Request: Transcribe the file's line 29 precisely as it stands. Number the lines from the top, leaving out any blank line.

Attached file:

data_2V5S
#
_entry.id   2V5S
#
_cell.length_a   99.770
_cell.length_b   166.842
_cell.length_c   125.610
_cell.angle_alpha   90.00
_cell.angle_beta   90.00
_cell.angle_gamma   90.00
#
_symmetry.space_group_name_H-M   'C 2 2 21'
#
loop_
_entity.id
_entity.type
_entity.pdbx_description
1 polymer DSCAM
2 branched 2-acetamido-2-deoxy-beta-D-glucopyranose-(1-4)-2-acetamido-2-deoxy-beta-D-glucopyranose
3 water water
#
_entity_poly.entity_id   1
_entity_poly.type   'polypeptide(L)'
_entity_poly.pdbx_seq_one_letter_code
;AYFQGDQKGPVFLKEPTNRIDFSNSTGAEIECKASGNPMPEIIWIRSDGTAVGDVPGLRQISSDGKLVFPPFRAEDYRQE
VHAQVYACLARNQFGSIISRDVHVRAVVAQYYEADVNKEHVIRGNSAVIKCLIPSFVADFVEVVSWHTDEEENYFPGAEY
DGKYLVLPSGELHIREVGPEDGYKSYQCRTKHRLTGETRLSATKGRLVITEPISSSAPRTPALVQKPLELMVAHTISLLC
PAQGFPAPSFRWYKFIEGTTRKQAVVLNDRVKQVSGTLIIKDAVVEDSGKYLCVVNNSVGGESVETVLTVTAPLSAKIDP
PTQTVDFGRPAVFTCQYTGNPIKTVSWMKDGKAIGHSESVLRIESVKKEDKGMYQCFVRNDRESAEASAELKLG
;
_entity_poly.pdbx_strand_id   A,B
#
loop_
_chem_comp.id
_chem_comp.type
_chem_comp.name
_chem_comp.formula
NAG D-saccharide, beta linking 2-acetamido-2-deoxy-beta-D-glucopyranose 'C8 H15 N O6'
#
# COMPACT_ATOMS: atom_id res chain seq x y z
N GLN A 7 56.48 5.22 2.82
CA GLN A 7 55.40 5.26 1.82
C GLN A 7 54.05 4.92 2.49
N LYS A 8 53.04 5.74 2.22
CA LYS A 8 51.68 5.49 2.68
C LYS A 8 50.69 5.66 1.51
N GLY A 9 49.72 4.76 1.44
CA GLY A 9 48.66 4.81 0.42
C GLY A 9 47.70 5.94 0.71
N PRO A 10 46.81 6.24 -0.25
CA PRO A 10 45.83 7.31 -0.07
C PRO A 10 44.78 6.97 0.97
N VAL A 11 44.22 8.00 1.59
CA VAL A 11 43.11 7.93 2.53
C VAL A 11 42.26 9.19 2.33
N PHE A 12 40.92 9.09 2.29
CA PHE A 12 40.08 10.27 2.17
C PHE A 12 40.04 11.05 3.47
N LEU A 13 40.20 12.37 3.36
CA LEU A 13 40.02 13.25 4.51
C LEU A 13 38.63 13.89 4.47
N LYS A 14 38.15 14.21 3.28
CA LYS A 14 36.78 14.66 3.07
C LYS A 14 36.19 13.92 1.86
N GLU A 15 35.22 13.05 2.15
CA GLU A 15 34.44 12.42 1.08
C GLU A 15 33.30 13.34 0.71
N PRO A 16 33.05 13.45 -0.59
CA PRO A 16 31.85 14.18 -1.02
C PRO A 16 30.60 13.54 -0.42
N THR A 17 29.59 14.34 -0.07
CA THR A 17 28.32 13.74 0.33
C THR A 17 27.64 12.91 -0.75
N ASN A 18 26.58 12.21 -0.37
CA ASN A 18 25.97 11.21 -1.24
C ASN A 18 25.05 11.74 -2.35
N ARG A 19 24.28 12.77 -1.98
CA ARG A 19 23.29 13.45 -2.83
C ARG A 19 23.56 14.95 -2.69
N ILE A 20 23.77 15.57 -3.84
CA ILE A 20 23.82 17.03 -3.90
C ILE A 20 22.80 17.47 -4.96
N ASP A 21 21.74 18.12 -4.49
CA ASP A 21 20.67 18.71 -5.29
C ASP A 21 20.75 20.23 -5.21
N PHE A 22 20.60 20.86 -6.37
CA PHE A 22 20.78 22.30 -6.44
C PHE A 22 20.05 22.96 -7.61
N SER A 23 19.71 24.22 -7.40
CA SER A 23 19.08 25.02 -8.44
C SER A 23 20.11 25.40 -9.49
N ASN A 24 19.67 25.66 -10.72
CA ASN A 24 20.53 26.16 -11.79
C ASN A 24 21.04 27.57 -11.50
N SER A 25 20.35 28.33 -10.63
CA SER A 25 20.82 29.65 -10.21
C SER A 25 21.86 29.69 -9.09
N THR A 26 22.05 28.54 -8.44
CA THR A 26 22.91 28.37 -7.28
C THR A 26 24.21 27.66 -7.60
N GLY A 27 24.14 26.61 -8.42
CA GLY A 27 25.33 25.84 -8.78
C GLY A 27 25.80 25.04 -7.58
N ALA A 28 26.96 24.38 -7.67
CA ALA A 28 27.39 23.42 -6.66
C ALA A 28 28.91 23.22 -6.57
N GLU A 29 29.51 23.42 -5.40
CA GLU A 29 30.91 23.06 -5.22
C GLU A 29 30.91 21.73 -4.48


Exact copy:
PTQTVDFGRPAVFTCQYTGNPIKTVSWMKDGKAIGHSESVLRIESVKKEDKGMYQCFVRNDRESAEASAELKLG